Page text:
GSA Transforms Historic Structure Into Sustainable Building Model
After 23 months of construction, the U.S. General Services Administration rededicated in mid-February its 95-year-old Wayne N. Aspinall Federal Building and U.S. Courthouse in Grand Junction. Delivering on GSA’s mission to create a more sustainable government, the goal of this $15-million project is to be GSA’s first net-zero-energy building listed on the National Register.
Designed to achieve LEED-Platinum-certification, the rehab turns a 1918 building into an electric utility by having it produce as much energy as it uses. The facility is more than 50% more efficient than a typical office building as a result of the upgraded systems. If the goal of net zero is realized, the building will produce 100% of its energy needed throughout the year.
“This project is one of our crown jewels in the Rocky Mountain region,” said Susan Damour, GSA Rocky Mountain Regional Administrator. “It’s been a unique project in that we’ve converted the building into a model of energy efficiency and sustainability while preserving its original character. We’re thrilled to have had the opportunity to give this building new life and have it continue to be an integral part of the Grand Junction community.”
The Beck Group and Westlake Reed Leskosky implemented a wide range of technologies and building techniques on the project. To drive down energy consumption in the building, they’ve designed a geo-exchange system that is tied into the VRF mechanical system.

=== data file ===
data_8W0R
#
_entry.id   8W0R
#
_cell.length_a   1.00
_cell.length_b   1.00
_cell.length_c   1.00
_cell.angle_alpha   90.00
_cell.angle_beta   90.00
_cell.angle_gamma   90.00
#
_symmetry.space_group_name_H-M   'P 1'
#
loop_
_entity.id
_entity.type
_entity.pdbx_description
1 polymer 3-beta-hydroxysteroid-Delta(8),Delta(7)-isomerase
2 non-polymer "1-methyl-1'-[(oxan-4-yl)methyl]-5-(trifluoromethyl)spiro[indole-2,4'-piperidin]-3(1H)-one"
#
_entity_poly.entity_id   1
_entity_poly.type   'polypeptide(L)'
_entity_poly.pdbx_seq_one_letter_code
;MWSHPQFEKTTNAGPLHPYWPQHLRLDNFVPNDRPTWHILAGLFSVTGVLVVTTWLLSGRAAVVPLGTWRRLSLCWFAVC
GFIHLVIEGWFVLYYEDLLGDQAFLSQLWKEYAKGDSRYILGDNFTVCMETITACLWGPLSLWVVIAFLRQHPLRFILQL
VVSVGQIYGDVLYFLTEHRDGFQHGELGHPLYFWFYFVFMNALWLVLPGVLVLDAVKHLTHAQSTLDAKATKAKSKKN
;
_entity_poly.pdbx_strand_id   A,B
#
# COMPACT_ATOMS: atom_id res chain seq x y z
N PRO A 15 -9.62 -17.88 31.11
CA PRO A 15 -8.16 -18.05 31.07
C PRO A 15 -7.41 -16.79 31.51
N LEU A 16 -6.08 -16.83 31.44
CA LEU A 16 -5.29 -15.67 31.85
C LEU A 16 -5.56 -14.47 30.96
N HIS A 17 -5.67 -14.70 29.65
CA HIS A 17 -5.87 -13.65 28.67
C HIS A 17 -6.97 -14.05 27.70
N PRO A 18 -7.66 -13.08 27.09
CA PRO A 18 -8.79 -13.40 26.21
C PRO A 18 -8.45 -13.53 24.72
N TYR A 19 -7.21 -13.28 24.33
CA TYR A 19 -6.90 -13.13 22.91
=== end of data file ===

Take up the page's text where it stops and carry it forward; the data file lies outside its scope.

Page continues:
The project has installed highly efficient lighting systems, increased insulation at the building envelope, and added interior window systems that maintain the historic windows but increase thermal performance, including plug strips with desk-mounted individual occupancy sensors. There are now 385 photovoltaic roof panels that generate 123 kw, or enough power to meet the electricity needs of 15 average American homes.
“What GSA did on this project cannot be carbon copied,” said Jason Sielcken, GSA project manager. “The decisions made are tailored for this building, climate and location; however this project can serve as a proving ground for many innovative technologies, how these technologies can work together, and how they can be implemented as a tool to support the preservation of historic buildings.”
Wayne N. Aspinall Federal Building and U.S. Courthouse Modernization & Renovation
Grand Junction, Colo.
Size: 41,562 gross sq ft
Cost: $15 million
Timeline: June 2010 – Design Start, March 2011 – Construction Start, Jan. 2013 - Completion
Owner: U. S. General Services Administration, Rocky Mountain Region
Design-Build Partners: The Beck Group, Denver; Westlake Reed Leskosky, Cleveland
Civil Engineer: Del-Mont Consultants, Montrose, Colo.
Blast Consultant: Weidlinger Associates, New York City
Fire Protection: Protection Engineering Group, Chantilly, Va.
Construction Manager: Jacobs Technology Inc., St. Louis
Commissioning Agent: ME Group, Denver